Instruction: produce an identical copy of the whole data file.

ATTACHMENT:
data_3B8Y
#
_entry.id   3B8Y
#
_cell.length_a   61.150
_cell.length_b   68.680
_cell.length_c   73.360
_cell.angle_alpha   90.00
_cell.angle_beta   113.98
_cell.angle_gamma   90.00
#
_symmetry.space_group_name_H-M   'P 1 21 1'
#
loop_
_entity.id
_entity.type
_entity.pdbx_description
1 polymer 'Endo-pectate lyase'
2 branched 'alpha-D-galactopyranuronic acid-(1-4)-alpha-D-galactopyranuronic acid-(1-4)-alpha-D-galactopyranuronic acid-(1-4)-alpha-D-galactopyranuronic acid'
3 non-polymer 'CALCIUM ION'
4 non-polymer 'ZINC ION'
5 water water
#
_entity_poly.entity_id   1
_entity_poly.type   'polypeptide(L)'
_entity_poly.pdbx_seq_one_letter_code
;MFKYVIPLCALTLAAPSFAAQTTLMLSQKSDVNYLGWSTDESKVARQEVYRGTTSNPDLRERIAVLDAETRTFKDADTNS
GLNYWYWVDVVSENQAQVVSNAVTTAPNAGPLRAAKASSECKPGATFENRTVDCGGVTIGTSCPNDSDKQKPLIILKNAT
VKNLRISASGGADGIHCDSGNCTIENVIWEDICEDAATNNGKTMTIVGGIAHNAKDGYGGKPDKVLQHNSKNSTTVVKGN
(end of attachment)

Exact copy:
data_3B8Y
#
_entry.id   3B8Y
#
_cell.length_a   61.150
_cell.length_b   68.680
_cell.length_c   73.360
_cell.angle_alpha   90.00
_cell.angle_beta   113.98
_cell.angle_gamma   90.00
#
_symmetry.space_group_name_H-M   'P 1 21 1'
#
loop_
_entity.id
_entity.type
_entity.pdbx_description
1 polymer 'Endo-pectate lyase'
2 branched 'alpha-D-galactopyranuronic acid-(1-4)-alpha-D-galactopyranuronic acid-(1-4)-alpha-D-galactopyranuronic acid-(1-4)-alpha-D-galactopyranuronic acid'
3 non-polymer 'CALCIUM ION'
4 non-polymer 'ZINC ION'
5 water water
#
_entity_poly.entity_id   1
_entity_poly.type   'polypeptide(L)'
_entity_poly.pdbx_seq_one_letter_code
;MFKYVIPLCALTLAAPSFAAQTTLMLSQKSDVNYLGWSTDESKVARQEVYRGTTSNPDLRERIAVLDAETRTFKDADTNS
GLNYWYWVDVVSENQAQVVSNAVTTAPNAGPLRAAKASSECKPGATFENRTVDCGGVTIGTSCPNDSDKQKPLIILKNAT
VKNLRISASGGADGIHCDSGNCTIENVIWEDICEDAATNNGKTMTIVGGIAHNAKDGYGGKPDKVLQHNSKNSTTVVKGN